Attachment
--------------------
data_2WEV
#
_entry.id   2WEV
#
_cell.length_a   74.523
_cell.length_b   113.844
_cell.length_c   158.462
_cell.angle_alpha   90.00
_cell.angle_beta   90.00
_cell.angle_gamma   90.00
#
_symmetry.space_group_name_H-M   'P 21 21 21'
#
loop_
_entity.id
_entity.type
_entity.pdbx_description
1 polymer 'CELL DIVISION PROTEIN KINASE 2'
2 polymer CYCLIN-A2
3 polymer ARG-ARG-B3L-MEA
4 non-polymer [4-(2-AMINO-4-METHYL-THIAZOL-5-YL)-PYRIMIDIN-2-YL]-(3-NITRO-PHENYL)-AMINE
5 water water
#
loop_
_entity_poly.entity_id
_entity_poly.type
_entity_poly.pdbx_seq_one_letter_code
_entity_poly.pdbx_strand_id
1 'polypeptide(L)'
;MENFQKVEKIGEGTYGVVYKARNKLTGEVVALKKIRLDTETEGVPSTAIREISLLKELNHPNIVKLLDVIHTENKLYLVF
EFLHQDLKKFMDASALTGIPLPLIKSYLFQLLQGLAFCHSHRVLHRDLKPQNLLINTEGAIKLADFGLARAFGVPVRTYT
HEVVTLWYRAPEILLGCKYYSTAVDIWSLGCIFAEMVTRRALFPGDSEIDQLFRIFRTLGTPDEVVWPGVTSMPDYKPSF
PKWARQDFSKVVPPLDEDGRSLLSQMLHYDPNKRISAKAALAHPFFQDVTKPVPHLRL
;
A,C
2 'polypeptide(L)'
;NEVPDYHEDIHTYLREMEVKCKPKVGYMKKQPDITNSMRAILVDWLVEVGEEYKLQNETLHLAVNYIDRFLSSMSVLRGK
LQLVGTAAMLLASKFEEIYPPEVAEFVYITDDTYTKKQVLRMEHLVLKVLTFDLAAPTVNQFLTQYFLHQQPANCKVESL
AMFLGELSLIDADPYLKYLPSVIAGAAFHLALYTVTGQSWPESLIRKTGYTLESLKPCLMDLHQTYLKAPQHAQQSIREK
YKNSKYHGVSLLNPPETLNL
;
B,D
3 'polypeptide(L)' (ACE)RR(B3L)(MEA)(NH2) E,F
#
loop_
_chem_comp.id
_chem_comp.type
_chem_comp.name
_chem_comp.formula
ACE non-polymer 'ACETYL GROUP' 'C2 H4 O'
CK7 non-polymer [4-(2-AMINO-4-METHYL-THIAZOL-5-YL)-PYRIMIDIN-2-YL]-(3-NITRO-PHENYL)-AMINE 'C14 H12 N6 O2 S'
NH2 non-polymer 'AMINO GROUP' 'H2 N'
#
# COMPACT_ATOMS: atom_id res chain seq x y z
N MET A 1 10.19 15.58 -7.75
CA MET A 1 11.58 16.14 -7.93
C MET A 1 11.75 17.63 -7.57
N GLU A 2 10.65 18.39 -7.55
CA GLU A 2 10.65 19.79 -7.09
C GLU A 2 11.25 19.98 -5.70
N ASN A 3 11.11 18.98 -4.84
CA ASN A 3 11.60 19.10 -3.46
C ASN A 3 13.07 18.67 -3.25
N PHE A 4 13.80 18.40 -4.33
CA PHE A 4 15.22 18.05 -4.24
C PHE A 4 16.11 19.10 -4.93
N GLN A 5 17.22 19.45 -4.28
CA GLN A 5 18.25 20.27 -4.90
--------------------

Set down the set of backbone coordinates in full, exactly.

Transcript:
data_2WEV
#
_entry.id   2WEV
#
_cell.length_a   74.523
_cell.length_b   113.844
_cell.length_c   158.462
_cell.angle_alpha   90.00
_cell.angle_beta   90.00
_cell.angle_gamma   90.00
#
_symmetry.space_group_name_H-M   'P 21 21 21'
#
loop_
_entity.id
_entity.type
_entity.pdbx_description
1 polymer 'CELL DIVISION PROTEIN KINASE 2'
2 polymer CYCLIN-A2
3 polymer ARG-ARG-B3L-MEA
4 non-polymer [4-(2-AMINO-4-METHYL-THIAZOL-5-YL)-PYRIMIDIN-2-YL]-(3-NITRO-PHENYL)-AMINE
5 water water
#
loop_
_entity_poly.entity_id
_entity_poly.type
_entity_poly.pdbx_seq_one_letter_code
_entity_poly.pdbx_strand_id
1 'polypeptide(L)'
;MENFQKVEKIGEGTYGVVYKARNKLTGEVVALKKIRLDTETEGVPSTAIREISLLKELNHPNIVKLLDVIHTENKLYLVF
EFLHQDLKKFMDASALTGIPLPLIKSYLFQLLQGLAFCHSHRVLHRDLKPQNLLINTEGAIKLADFGLARAFGVPVRTYT
HEVVTLWYRAPEILLGCKYYSTAVDIWSLGCIFAEMVTRRALFPGDSEIDQLFRIFRTLGTPDEVVWPGVTSMPDYKPSF
PKWARQDFSKVVPPLDEDGRSLLSQMLHYDPNKRISAKAALAHPFFQDVTKPVPHLRL
;
A,C
2 'polypeptide(L)'
;NEVPDYHEDIHTYLREMEVKCKPKVGYMKKQPDITNSMRAILVDWLVEVGEEYKLQNETLHLAVNYIDRFLSSMSVLRGK
LQLVGTAAMLLASKFEEIYPPEVAEFVYITDDTYTKKQVLRMEHLVLKVLTFDLAAPTVNQFLTQYFLHQQPANCKVESL
AMFLGELSLIDADPYLKYLPSVIAGAAFHLALYTVTGQSWPESLIRKTGYTLESLKPCLMDLHQTYLKAPQHAQQSIREK
YKNSKYHGVSLLNPPETLNL
;
B,D
3 'polypeptide(L)' (ACE)RR(B3L)(MEA)(NH2) E,F
#
loop_
_chem_comp.id
_chem_comp.type
_chem_comp.name
_chem_comp.formula
ACE non-polymer 'ACETYL GROUP' 'C2 H4 O'
CK7 non-polymer [4-(2-AMINO-4-METHYL-THIAZOL-5-YL)-PYRIMIDIN-2-YL]-(3-NITRO-PHENYL)-AMINE 'C14 H12 N6 O2 S'
NH2 non-polymer 'AMINO GROUP' 'H2 N'
#
# COMPACT_ATOMS: atom_id res chain seq x y z
N MET A 1 10.19 15.58 -7.75
CA MET A 1 11.58 16.14 -7.93
C MET A 1 11.75 17.63 -7.57
N GLU A 2 10.65 18.39 -7.55
CA GLU A 2 10.65 19.79 -7.09
C GLU A 2 11.25 19.98 -5.70
N ASN A 3 11.11 18.98 -4.84
CA ASN A 3 11.60 19.10 -3.46
C ASN A 3 13.07 18.67 -3.25
N PHE A 4 13.80 18.40 -4.33
CA PHE A 4 15.22 18.05 -4.24
C PHE A 4 16.11 19.10 -4.93
N GLN A 5 17.22 19.45 -4.28
CA GLN A 5 18.25 20.27 -4.90